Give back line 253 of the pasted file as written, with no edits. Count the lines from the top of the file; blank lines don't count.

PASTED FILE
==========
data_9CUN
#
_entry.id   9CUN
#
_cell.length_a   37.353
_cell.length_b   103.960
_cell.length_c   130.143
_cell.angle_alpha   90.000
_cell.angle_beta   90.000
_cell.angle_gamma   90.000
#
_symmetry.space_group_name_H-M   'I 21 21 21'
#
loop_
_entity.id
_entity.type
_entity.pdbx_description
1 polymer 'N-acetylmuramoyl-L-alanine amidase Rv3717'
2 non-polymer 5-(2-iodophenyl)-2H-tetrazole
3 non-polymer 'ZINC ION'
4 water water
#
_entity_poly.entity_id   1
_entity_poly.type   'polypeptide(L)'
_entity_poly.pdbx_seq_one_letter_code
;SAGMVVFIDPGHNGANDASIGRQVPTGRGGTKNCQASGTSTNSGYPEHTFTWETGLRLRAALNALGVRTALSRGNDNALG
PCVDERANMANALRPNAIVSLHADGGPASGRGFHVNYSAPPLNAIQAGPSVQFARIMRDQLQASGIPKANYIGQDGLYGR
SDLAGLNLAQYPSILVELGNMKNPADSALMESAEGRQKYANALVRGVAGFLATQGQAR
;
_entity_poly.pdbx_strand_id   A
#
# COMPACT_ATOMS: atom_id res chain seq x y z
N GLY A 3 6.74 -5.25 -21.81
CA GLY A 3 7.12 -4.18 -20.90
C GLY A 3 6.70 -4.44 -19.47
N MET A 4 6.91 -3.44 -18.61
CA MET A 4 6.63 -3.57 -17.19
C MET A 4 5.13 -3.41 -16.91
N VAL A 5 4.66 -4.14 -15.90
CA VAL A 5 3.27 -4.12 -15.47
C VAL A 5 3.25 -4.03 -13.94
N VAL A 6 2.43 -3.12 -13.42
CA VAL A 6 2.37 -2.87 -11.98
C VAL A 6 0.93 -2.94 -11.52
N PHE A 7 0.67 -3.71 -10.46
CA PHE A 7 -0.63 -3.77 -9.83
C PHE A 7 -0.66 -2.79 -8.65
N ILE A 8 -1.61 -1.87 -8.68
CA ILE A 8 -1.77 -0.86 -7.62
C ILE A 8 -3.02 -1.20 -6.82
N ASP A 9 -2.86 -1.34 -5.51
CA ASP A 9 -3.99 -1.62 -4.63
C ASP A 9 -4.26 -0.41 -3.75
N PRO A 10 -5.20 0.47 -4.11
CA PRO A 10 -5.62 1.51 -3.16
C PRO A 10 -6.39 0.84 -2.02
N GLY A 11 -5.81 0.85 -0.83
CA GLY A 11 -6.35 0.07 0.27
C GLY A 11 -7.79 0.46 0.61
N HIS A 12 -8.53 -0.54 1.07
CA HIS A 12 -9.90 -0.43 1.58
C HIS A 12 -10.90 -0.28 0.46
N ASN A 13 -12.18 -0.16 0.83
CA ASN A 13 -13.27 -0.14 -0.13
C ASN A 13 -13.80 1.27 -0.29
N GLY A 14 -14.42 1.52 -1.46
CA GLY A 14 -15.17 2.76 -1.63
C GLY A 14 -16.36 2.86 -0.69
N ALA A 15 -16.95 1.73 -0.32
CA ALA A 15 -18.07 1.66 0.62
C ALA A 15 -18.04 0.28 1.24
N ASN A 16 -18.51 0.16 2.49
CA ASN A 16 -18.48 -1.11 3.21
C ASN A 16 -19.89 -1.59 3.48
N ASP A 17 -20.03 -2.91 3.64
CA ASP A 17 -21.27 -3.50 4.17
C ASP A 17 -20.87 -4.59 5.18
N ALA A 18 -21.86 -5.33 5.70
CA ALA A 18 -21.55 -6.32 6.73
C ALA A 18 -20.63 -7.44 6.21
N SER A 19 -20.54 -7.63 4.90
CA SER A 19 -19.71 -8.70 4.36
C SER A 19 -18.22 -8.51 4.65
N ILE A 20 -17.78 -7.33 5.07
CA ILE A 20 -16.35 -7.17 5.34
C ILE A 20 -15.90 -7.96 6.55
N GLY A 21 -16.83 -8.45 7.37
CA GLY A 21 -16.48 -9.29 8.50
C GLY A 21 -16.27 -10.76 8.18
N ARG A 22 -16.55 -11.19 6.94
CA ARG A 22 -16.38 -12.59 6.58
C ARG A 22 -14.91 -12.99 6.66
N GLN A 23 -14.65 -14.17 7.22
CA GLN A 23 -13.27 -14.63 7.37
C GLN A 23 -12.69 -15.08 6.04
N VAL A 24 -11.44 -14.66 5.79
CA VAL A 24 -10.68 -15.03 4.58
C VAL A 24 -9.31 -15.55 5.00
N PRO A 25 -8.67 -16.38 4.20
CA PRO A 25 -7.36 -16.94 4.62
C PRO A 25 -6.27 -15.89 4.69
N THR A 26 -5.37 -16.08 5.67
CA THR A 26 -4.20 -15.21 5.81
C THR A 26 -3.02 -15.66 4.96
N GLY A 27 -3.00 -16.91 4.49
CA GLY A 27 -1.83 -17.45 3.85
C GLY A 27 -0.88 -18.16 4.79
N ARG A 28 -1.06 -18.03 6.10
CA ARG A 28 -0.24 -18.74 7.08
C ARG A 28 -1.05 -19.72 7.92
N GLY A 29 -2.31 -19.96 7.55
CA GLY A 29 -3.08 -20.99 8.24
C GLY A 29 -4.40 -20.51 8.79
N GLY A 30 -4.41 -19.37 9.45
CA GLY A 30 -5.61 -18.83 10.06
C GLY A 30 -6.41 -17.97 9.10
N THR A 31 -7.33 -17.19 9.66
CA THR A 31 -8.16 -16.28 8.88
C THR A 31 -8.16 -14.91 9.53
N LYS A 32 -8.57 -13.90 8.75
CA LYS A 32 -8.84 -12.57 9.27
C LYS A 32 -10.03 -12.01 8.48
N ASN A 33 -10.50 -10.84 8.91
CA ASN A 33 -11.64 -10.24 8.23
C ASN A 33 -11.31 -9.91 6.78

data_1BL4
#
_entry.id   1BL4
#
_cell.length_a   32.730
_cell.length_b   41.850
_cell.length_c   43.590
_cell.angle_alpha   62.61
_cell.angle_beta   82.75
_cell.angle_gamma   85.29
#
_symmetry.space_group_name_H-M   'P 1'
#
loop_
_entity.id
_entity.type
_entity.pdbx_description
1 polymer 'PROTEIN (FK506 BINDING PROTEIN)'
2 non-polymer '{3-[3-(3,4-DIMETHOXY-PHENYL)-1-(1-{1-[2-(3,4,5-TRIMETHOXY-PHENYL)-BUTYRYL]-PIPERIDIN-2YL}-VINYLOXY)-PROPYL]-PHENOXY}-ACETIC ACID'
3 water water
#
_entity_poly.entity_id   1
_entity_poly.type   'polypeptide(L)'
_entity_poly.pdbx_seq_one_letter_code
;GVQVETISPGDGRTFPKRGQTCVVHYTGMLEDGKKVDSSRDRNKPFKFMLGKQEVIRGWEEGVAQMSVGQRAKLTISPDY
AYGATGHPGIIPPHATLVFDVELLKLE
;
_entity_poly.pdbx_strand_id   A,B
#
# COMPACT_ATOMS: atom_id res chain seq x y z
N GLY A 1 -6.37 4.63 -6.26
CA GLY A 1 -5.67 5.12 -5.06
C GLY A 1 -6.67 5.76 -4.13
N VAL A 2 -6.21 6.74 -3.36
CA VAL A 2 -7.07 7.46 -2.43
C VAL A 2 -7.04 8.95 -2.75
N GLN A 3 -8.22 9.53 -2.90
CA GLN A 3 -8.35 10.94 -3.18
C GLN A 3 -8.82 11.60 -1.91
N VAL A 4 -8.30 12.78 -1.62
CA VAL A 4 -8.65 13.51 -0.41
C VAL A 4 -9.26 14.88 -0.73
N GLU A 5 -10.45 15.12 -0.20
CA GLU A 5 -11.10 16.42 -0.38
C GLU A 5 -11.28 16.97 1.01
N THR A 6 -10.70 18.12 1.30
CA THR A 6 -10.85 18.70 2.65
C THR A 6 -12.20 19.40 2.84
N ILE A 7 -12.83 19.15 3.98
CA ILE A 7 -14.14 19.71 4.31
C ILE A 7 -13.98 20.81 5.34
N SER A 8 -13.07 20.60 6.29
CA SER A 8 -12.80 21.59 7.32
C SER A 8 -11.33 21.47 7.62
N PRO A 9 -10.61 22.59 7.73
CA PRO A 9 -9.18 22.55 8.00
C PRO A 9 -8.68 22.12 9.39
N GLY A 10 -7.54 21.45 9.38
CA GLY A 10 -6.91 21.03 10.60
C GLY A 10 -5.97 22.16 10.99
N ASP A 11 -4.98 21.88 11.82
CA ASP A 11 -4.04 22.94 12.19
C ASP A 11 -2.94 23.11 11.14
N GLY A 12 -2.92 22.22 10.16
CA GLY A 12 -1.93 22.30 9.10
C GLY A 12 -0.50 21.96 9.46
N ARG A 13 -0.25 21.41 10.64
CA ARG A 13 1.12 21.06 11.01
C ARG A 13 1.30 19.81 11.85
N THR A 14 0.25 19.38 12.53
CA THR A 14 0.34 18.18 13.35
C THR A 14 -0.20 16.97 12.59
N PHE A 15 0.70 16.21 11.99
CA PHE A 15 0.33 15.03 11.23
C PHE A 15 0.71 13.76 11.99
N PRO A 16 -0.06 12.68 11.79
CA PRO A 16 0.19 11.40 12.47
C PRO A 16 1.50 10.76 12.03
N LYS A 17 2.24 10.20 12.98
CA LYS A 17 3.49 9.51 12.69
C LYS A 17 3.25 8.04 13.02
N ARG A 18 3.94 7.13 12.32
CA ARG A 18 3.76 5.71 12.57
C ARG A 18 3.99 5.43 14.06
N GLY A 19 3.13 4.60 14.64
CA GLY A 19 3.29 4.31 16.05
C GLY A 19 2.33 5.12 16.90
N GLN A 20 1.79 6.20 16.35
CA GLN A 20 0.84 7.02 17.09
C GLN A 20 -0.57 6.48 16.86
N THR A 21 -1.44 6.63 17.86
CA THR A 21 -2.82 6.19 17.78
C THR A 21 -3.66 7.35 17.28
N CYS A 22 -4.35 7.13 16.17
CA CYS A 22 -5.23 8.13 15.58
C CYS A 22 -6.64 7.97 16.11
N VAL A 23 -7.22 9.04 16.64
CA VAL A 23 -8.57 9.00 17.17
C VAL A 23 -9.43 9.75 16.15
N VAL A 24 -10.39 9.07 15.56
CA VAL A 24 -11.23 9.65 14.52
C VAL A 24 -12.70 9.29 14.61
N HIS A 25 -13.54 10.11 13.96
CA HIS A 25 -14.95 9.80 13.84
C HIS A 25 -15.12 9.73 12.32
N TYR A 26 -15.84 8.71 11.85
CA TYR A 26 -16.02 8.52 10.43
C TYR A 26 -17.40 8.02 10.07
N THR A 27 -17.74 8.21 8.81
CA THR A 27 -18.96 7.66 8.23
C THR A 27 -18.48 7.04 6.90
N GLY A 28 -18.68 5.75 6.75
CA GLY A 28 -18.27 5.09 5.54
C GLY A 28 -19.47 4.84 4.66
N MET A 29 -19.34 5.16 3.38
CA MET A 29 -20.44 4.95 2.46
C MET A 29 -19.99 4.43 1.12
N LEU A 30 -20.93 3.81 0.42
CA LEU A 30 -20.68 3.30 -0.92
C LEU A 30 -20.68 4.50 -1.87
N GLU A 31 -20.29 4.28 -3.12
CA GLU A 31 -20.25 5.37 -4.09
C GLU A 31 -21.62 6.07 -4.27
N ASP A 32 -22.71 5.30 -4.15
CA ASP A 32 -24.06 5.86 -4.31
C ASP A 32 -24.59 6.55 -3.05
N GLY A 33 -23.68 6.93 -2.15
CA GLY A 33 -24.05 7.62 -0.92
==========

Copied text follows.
CA GLY A 33 -24.05 7.62 -0.92